President Donald Trump‘s renewed embrace of torture in the fight against Islamic extremism sets up a heated dispute with a long line of opponents both at home and abroad of Bush-era interrogation policies and CIA-run “black site” prisons.
“We have to fight fire with fire,” Trump told ABC in an interview aired Wednesday after The Associated Press and other news organizations obtained a copy of a draft executive order that signals sweeping changes to U.S. interrogation and detention policy.
The draft order would reverse President Barack Obama’s order to close the military detention center at Guantanamo Bay, Cuba — a place Trump has said he wants to fill up “with bad dudes.”
It orders up recommendations on whether the U.S. should reopen CIA detention facilities outside the United States. Critics said the clandestine sites marred America’s image on the world stage.
The draft directive also orders a review of interrogation methods used on terror suspects and calls for suggested modifications that would not violate the U.S. legal ban on torture.
Trump, who has pushed for tougher interrogation techniques, said he would consult with new Defense Secretary James Mattis and CIA Director Mike Pompeo before authorizing any new policy. But he said he had asked top intelligence officials: “Does torture work? And the answer was ‘Yes, absolutely.'”
Mattis and Pompeo did not know about the draft executive order, according to a congressional aide who was not allowed to publicly discuss the matter and spoke on condition of anonymity.
When asked specifically about waterboarding, an interrogation method that simulates drowning, Trump cited the extremist group’s atrocities against Christians and others and said he wanted to do “everything within the bounds of what you’re allowed to do legally.”
Provisions of the draft order are not surprising based on Trump’s remarks on the campaign trail. Trump spoke emphatically about toughening the U.S. approach to fighting Islamic State militants, saying he would re-authorize waterboarding and a “hell of a lot worse.”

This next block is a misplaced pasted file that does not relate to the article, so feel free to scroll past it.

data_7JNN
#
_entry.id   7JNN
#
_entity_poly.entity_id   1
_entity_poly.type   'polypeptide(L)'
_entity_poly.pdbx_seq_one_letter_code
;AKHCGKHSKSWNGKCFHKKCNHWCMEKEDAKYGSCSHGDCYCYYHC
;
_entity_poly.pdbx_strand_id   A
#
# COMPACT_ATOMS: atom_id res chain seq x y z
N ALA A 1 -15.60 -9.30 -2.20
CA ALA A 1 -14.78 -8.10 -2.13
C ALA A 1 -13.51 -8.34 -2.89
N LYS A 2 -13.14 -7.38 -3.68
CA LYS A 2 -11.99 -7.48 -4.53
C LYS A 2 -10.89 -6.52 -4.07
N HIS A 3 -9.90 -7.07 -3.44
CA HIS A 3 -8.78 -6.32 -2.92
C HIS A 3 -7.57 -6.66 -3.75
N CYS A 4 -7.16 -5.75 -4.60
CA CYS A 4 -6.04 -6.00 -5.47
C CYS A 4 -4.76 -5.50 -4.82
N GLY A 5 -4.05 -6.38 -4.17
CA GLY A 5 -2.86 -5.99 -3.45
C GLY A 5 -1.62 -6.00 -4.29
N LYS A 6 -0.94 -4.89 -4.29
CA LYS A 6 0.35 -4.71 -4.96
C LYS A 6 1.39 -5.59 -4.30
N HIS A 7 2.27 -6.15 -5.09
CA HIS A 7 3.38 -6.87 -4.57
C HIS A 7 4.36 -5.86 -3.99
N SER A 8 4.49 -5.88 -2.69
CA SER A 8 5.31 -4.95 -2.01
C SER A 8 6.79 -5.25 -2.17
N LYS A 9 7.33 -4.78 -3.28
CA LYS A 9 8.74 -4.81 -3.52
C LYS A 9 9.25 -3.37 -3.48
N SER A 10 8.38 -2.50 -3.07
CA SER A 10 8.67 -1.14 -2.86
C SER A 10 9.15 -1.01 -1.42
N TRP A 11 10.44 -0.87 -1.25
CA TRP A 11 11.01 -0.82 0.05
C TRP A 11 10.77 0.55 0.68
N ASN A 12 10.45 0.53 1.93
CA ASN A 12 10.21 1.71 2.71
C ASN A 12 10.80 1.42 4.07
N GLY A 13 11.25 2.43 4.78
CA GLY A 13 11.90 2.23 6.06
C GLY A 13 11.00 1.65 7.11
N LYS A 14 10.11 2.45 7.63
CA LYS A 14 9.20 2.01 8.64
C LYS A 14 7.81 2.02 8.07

However, many intelligence and military officials, human rights groups and both Democratic and Republican lawmakers have widely disputed Trump’s claim that harsh interrogation methods are effective in getting critical intelligence from detainees.
The AP obtained the draft order from a U.S. official, who said it had been distributed by the White House for consultations before Trump signs it. The official wasn’t authorized to speak publicly on the matter and spoke on condition of anonymity.
Trump spokesman Sean Spicer said the draft order was “not a White House document.”
House Speaker Paul Ryan said it was his understanding that the draft order was written by someone who had earlier worked on the Trump transition team. “This is not something the Trump administration is planning on, working on,” Ryan said.
Whatever changes to U.S. interrogation and detention policy that Trump eventually proposes will face political, practical and statutory hurdles.
Republican Sen. John McCain of Arizona, who was beaten as a prisoner during the Vietnam War, will be Trump’s most formidable foe on Capitol Hill.
“The president can sign whatever executive orders he likes. But the law is the law. We are not bringing back torture in the United States of America,” said McCain, chairman of the Senate Armed Services Committee.
After the Sept. 11, 2001, attacks, President George W. Bush authorized a covert program that led to dozens of detainees being held in secret locations overseas and to interrogation tactics that included sleep deprivation, slapping and slamming against walls, confinement in small boxes, prolonged isolation and even death threats. Three detainees faced waterboarding. Many developed psychological problems.